July 11, 2014
In Do Not Sell At Any Price, Amanda Petrusich describes approaching a roomful of 78 rpm records “like a chimpanzee devouring a pile of ripe bananas.” Made of shellac and producing 78 revolutions per minute (modern CDs spin 200-460 times per minute), with grooves so large that the discs can only hold 3 minutes of music per side, these rare records were last seen commercially in the mid-1950s. Petrusich, a music critic for the New York Times and Pitchfork, joins fellow 78 collectors Nathan Salsburg and Chris King, as well as the old-timey Strung Out String Band, under the glass ceiling of Brooklyn’s favorite literary greenhouse to celebrate these nearly-extinct artifacts and the eccentrics who hunt them down. Before 1925, artists sang directly into the horns of gramophones in order to record 78s acoustically. 78s recorded before that year have yet to be discovered, but the evening promises a similar intimacy. @ BookCourt, 163 Court Street, Brooklyn, New York, 7:00 p.m.
July 14, 2014
Time for a vacation — and our annual “Travels and Journeys” reading! We’re thrilled to welcome back three fav alums with widely hailed new novels: EMMA STRAUB (The Vacationers), TIPHANIE YANIQUE (Land of Love and Drowning), and COURTNEY MAUM (I Am Having So Much Fun Here Without You). They’ll be joined by acclaimed debut novelist BORIS FISHMAN (A Replacement Life) and masterful short fiction writer AARON BURCH (Backswing), founder of the legendary lit journal HOBART. Along with great fiction, we’ll have a $4 draft drink special and raffle for the authors’ books! @ Franklin Park, 618 St. Johns Place, Between Classon and Franklin Avenues, Crown Heights, Brooklyn, 8:00 p.m.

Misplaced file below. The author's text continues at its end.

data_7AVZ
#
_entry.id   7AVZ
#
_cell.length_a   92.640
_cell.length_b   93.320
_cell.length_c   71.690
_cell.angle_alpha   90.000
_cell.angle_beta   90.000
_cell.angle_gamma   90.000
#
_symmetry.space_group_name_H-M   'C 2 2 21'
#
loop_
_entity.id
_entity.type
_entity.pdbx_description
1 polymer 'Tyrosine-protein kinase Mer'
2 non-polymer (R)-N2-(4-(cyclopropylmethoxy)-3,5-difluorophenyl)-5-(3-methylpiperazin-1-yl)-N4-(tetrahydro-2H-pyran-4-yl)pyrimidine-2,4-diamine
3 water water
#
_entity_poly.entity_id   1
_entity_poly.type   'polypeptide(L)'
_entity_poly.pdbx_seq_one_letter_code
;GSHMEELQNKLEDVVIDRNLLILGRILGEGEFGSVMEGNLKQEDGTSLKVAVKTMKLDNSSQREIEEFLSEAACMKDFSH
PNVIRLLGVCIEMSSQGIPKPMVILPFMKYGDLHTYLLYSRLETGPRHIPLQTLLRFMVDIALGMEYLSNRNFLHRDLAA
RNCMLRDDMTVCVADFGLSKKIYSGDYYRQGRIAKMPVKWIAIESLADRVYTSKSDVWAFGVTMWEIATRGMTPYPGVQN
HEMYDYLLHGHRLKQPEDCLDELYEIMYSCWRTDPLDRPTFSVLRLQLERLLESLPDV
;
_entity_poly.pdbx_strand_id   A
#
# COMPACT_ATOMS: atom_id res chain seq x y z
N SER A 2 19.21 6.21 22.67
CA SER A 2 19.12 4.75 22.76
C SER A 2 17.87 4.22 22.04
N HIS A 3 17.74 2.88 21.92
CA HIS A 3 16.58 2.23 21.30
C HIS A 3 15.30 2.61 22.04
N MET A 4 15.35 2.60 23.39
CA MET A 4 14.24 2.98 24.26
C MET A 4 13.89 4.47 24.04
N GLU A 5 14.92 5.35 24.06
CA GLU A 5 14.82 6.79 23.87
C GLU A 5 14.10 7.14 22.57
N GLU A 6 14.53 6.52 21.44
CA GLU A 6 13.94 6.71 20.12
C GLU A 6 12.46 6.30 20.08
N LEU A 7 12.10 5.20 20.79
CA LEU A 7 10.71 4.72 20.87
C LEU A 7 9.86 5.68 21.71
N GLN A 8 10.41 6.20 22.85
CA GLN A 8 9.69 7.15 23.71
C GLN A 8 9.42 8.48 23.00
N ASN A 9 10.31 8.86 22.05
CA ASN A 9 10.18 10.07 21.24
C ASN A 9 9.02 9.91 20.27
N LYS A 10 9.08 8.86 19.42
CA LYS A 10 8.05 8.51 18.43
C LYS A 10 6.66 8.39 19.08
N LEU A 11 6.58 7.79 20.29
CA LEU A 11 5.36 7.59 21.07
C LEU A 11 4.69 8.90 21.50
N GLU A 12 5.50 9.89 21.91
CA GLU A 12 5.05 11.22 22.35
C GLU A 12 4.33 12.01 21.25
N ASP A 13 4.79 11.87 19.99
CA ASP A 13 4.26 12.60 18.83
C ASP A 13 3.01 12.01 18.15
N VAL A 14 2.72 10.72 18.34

July 16, 2014
Author Marja Mills was given a rare opportunity to know Nelle Harper Lee, to be part of the Lee’s life in Alabama. Through this she was able to discover how To Kill a Mockingbird affected their lives, and why Nelle Harper Lee never wrote another novel. @ Barnes and Noble, 150 East 86th Street, 7:00 p.m.
July 17, 2014
Ever wondered why some things catch on and become popular while others falter? How to generate more word of mouth for a product or initiative you’re working on? Jonah Berger has the answers. He’s a marketing professor at the Wharton School at the University of Pennsylvania and author of the recent New York Times and Wall Street Journal bestseller Contagious: Why Things Catch On. Dr. Berger has spent the last decade studying how social influence works and how it drives products and ideas to catch on. He’s published dozens of articles in top-tier academic journals, consulted for a variety of Fortune 500 companies, and popular outlets like the New York Times and Harvard Business Review often cover his work. @ MPA Boardroom, 757 Third Avenue – 11th Floor (between 47th and 48th streets), 12:30 p.m.
Presented by the Hemingway family, with supplementary material from the Hemingway Collection at the John F. Kennedy Library, this edition provides readers with wonderful insight regarding Hemingway’s first great literary masterpiece. @ Barnes and Noble, 150 East 86th Street, 7:00 p.m.